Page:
2. Mortgage life insurance

If you die, this policy pays off your remaining mortgage balance. Unfortunately, the money goes to your lender, not your surviving family. The premiums are also high. Consider replacing this policy with a term life policy and name your spouse or children as the beneficiary.

3. Flight insurance

Think you never buy it? Check with your credit card company because some flights automatically bill you for the coverage when you buy a plane ticket. Even without this coverage, if you die in an accident, the airline is likely to compensate your family. But that’s not the point. You should have enough life insurance to provide for your family no matter your cause of death.

4. Accidental death

As noted above, your family doesn’t need more money because you die in an accident instead of an illness. And proving that you died of an accident – and not a heart attack from stress following the accident – can be difficult.

5. Cancer insurance

Similar to the above, you’ll want life and health insurance that pays, regardless of the diagnosis.

6. Credit insurance

If you die, this insurance pays off your credit cards. It’s extremely expensive and not recommended. Besides, you’re not supposed to carry balances from month to month. Even if you do, cards in your name don’t automatically become the obligation of your survivors. And if you fear they’ll become their obligation, get term life insurance, which is less expensive.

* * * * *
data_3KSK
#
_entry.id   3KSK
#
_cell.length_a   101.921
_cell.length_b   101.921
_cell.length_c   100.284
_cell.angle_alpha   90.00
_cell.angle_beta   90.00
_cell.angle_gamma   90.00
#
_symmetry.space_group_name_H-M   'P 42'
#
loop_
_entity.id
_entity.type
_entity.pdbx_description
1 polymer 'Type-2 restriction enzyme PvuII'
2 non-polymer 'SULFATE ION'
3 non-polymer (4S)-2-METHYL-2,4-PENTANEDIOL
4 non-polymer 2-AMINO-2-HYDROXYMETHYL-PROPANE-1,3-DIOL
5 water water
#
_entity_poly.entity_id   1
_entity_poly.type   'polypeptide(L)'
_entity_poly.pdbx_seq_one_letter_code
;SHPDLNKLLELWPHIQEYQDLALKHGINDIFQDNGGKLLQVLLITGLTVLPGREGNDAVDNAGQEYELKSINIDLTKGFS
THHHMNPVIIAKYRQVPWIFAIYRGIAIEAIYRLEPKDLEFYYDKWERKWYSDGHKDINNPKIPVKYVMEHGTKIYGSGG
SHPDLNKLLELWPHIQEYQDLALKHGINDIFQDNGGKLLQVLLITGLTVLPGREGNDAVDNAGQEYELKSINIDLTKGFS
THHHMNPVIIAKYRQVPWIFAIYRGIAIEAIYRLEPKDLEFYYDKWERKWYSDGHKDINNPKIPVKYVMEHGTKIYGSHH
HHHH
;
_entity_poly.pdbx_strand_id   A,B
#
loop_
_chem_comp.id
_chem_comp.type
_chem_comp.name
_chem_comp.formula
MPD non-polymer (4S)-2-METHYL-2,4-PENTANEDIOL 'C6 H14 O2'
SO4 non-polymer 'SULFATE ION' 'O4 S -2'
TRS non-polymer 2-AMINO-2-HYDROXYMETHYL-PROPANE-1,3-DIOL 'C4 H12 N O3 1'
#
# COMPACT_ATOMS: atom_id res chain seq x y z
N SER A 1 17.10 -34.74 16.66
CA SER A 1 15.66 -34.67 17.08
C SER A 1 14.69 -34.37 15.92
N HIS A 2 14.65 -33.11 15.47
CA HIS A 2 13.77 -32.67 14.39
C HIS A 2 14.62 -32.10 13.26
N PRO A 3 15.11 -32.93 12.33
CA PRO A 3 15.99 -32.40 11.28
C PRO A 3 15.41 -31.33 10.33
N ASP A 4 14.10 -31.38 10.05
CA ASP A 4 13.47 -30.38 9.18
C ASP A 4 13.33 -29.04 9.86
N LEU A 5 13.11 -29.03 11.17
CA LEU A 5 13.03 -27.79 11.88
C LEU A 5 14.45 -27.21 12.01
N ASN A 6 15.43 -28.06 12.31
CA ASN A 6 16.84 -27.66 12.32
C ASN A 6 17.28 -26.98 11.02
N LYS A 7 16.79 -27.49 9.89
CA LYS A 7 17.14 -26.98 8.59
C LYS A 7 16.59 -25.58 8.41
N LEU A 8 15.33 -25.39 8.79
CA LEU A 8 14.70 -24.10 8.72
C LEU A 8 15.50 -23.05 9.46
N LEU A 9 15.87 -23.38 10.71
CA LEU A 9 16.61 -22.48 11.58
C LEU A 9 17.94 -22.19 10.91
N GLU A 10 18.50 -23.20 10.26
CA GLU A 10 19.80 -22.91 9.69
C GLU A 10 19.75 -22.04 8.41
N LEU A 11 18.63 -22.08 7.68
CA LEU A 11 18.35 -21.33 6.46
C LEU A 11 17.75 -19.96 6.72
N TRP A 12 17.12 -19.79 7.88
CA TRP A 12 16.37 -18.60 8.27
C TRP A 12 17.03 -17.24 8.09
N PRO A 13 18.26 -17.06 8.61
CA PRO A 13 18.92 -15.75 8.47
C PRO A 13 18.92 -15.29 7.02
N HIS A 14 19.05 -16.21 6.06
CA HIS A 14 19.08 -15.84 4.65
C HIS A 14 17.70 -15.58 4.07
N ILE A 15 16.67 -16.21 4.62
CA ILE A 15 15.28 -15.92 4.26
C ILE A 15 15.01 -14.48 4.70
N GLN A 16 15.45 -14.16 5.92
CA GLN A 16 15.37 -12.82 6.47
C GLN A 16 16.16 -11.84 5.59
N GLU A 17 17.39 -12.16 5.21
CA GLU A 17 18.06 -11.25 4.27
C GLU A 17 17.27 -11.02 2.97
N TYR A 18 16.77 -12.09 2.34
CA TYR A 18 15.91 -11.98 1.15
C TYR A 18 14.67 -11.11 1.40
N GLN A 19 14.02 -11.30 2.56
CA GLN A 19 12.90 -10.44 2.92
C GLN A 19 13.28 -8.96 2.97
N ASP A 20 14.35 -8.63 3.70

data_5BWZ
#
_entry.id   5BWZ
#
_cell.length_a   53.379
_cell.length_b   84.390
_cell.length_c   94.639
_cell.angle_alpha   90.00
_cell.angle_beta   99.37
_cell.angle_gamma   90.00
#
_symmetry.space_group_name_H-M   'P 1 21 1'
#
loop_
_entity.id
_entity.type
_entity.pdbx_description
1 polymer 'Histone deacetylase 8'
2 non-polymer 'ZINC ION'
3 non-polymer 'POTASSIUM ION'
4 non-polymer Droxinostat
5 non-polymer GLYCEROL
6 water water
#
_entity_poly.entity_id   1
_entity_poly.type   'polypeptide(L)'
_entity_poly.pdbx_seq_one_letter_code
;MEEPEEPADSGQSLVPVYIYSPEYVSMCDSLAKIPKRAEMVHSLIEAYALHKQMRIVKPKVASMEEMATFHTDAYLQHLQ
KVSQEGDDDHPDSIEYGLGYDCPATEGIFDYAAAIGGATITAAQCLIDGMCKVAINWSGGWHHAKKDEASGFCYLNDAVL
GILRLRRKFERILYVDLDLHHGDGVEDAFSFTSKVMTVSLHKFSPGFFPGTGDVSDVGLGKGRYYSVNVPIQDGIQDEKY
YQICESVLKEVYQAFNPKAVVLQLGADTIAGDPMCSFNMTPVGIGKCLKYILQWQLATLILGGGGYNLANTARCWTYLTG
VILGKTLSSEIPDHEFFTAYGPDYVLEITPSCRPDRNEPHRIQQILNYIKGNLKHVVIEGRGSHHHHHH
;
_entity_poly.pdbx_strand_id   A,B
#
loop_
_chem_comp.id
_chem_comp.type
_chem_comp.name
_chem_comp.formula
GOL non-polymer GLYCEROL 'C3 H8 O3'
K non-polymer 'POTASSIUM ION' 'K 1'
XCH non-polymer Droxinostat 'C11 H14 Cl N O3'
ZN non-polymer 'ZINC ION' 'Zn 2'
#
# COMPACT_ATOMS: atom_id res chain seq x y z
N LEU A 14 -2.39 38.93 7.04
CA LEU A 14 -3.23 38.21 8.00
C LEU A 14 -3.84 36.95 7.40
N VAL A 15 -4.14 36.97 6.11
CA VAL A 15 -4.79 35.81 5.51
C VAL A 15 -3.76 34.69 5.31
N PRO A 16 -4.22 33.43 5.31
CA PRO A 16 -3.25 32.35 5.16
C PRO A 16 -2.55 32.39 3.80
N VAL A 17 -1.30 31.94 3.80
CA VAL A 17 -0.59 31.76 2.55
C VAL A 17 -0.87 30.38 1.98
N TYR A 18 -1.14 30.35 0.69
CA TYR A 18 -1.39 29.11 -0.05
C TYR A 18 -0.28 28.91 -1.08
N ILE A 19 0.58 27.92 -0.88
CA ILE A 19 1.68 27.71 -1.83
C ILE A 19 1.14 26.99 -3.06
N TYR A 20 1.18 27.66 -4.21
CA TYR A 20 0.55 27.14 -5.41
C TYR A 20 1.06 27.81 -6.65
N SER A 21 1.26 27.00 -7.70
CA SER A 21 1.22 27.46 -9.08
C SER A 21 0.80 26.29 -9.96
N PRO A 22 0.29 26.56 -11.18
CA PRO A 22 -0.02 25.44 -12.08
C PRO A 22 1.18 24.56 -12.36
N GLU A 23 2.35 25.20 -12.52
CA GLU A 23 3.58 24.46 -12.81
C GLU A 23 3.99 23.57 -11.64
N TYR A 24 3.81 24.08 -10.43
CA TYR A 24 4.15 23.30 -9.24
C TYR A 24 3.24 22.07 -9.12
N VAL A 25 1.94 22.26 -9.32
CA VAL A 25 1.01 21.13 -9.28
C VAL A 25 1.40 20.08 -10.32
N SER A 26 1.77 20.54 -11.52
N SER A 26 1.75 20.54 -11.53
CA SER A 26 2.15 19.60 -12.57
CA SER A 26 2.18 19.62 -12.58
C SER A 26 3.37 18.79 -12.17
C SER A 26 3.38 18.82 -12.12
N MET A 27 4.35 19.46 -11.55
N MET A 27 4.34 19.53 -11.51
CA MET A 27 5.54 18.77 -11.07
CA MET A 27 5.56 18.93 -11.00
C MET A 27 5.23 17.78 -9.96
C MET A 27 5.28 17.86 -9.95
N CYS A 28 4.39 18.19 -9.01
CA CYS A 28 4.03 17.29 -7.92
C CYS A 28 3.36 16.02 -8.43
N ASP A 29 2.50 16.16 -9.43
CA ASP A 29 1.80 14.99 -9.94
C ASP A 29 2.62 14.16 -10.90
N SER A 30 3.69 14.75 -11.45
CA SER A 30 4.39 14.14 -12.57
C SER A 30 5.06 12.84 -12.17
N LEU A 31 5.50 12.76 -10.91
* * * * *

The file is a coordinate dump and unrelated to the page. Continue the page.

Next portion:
7. Children’s life insurance

Don’t buy a separate policy for each child. Instead, add a child rider to your own life insurance policies. For about $25 per year, you’ll get enough to cover final expenses. Also, don’t buy life insurance as a means of saving for college. Instead, establish a 529 college savings plan.

Need assurance? Consider insurance.

Don’t let the hefty premiums and complicated policies deter you – some insurance plans are necessary to help mitigate financial issues following an unplanned event. At the same time, don’t let the anxiety of unforeseen challenges pressure you into buying unnecessary policies that could be covered by broader plans that can benefit you more in the long run. Get the facts. Understand your options and choose the best types of insurance policies for you and your family.


1 Genworth. (2020). Cost of Care Survey. Retrieved on December 8, 2021, from https://www.genworth.com/aging-and-you/finances/cost-of-care.html

2 Bureau of Transportation Statistics. (2019). Motor Vehicle Safety Data. Retrieved December 7, 2021, from https://www.bts.gov/content/motor-vehicle-safety-data


Neither Financial Engines Advisors, L.L.C. nor any of its advisors sell insurance products. Edelman Financial Engines affiliates may receive insurance-related compensation for the referral of insurance opportunities to third parties if individuals elect to purchase insurance through those third parties. You are encouraged to review this information with your insurance agent or broker to determine the best options for your particular circumstances.